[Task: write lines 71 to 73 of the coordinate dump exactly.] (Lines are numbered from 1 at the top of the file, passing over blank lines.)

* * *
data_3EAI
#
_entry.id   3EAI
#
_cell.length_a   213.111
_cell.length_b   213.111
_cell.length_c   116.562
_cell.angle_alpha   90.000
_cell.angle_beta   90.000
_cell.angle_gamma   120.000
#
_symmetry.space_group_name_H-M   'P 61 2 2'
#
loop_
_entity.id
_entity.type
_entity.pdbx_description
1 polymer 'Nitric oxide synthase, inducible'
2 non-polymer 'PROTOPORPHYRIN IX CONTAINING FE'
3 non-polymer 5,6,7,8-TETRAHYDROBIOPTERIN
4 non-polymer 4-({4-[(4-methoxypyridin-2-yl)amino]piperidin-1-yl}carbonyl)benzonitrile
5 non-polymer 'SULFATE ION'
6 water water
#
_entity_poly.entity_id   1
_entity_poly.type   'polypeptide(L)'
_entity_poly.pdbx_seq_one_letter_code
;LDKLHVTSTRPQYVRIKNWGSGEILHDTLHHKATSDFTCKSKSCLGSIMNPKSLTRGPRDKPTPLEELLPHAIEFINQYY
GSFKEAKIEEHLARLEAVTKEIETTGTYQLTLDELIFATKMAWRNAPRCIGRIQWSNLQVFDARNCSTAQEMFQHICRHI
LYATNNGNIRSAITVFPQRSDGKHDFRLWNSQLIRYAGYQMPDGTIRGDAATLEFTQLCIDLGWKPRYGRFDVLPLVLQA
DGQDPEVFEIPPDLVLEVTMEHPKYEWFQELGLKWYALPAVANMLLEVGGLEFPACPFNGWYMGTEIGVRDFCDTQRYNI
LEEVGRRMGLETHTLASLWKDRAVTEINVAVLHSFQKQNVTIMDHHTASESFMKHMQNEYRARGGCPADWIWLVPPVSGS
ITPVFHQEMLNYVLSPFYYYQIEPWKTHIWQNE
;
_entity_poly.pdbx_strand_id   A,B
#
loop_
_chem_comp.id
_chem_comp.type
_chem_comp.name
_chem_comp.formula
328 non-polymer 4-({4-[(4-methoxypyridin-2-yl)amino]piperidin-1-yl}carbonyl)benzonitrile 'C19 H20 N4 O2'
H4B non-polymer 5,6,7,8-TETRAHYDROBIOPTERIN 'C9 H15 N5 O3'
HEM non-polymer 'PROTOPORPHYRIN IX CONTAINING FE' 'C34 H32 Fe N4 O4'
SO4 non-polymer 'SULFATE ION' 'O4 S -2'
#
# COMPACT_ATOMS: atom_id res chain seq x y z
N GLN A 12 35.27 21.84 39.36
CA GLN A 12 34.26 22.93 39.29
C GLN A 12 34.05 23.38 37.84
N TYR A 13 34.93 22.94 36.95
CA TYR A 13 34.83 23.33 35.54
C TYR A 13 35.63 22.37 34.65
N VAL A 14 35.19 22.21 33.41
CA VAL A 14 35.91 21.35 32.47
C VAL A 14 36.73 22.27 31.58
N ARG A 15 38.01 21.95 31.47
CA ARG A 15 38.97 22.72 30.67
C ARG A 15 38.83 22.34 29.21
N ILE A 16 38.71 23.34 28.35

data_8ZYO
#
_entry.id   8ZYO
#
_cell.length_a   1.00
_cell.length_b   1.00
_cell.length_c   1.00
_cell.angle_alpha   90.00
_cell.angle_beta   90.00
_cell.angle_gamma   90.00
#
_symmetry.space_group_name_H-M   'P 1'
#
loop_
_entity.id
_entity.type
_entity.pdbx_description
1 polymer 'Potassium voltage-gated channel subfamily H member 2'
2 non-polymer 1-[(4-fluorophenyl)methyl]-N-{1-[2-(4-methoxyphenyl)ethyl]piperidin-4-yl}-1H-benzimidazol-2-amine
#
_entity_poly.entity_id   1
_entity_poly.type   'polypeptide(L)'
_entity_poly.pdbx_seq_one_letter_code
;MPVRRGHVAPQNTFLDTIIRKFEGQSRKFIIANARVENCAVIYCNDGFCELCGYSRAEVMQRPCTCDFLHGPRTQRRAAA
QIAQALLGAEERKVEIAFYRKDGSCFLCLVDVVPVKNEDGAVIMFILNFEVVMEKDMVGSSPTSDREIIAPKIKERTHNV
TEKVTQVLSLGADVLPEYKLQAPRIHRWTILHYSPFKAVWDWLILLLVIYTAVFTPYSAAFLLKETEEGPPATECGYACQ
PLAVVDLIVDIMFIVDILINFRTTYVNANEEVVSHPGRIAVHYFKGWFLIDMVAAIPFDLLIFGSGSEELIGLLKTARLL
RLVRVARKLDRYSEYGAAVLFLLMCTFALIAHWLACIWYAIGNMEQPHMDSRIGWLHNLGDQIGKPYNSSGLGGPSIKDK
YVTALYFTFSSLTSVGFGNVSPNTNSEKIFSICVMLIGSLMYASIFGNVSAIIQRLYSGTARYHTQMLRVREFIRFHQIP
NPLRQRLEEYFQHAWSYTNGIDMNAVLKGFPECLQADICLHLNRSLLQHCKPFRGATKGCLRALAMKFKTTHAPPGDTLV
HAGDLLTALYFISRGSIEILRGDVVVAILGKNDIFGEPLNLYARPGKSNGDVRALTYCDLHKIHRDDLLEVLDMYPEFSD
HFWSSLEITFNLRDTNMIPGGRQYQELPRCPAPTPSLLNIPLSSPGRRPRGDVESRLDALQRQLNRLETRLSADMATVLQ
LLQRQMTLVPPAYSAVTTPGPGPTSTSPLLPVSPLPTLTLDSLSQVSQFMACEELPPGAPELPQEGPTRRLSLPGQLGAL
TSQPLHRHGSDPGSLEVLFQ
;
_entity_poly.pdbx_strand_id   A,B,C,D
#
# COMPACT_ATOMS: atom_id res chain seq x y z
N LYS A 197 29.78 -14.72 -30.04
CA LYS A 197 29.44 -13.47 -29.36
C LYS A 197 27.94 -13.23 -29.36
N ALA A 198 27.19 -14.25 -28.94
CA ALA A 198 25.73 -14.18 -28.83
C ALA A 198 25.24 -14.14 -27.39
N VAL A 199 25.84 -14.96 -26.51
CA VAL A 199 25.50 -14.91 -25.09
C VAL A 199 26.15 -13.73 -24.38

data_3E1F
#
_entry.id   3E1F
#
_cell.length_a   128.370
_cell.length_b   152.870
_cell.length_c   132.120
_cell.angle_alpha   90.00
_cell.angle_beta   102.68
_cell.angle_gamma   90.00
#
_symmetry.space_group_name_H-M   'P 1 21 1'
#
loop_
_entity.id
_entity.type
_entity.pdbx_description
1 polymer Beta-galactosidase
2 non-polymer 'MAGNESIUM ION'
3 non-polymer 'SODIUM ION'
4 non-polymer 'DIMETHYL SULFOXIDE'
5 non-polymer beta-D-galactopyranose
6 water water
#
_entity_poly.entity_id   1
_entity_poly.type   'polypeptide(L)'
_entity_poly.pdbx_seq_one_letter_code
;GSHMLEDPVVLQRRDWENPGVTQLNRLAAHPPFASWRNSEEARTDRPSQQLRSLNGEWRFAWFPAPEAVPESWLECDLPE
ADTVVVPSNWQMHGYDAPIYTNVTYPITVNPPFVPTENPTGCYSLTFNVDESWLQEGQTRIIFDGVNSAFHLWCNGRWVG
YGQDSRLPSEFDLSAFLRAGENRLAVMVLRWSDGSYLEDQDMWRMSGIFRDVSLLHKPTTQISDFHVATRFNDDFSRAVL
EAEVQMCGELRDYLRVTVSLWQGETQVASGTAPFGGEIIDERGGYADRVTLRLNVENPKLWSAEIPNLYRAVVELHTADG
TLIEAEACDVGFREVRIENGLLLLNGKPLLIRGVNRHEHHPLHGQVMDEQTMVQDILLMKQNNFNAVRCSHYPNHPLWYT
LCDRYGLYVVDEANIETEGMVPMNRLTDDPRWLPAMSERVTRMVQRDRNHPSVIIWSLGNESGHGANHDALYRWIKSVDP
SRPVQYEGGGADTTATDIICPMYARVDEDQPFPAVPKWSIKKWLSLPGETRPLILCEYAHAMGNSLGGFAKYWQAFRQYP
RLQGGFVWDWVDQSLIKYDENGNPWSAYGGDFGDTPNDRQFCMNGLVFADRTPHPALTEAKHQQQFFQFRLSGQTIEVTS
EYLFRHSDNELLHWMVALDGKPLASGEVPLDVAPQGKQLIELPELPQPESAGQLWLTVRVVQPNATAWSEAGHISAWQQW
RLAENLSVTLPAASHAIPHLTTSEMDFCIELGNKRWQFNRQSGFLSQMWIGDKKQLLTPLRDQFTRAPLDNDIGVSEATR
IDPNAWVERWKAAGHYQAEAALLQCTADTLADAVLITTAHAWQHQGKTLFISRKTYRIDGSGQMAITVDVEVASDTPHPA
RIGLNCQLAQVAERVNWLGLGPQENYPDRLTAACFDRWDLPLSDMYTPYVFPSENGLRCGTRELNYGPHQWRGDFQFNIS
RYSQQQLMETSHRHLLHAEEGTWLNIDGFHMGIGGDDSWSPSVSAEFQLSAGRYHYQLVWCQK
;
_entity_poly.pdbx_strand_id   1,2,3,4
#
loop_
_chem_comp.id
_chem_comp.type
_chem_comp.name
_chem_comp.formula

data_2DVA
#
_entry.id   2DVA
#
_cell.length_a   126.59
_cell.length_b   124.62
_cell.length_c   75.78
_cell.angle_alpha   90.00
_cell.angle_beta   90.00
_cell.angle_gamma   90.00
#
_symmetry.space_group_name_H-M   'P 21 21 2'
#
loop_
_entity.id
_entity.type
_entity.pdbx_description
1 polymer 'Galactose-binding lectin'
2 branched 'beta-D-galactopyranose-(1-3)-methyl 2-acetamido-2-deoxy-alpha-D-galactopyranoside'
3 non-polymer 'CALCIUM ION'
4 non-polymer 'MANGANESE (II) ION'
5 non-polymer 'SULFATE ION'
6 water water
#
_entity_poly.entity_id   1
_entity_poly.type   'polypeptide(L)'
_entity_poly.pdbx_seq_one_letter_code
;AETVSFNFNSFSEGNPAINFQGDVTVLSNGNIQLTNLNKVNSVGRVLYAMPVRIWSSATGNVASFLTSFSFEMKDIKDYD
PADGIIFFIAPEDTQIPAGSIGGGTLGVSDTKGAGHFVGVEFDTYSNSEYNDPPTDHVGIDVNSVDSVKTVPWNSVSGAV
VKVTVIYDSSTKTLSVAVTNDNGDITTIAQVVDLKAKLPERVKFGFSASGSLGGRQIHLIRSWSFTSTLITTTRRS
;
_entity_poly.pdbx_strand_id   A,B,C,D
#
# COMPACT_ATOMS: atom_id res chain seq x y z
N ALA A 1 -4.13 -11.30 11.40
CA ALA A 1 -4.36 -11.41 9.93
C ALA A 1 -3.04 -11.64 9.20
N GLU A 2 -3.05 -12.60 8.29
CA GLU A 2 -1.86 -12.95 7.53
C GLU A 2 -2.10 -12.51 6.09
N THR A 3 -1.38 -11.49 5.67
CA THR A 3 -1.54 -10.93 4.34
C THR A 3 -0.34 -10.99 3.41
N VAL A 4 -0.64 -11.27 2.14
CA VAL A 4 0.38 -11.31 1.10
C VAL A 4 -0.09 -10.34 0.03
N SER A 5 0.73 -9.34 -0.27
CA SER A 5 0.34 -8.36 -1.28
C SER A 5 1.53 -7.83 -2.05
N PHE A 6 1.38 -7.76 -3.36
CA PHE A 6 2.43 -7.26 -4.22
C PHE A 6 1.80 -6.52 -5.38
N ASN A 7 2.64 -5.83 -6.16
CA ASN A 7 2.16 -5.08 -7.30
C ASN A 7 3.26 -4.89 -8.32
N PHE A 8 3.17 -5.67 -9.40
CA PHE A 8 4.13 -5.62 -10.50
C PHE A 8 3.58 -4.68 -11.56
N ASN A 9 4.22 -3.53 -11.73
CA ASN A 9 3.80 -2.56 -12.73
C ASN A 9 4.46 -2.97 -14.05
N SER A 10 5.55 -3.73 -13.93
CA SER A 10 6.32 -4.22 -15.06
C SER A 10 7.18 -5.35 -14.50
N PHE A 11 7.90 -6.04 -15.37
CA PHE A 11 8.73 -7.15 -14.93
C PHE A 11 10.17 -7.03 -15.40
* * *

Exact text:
#
_symmetry.space_group_name_H-M   'P 1'
#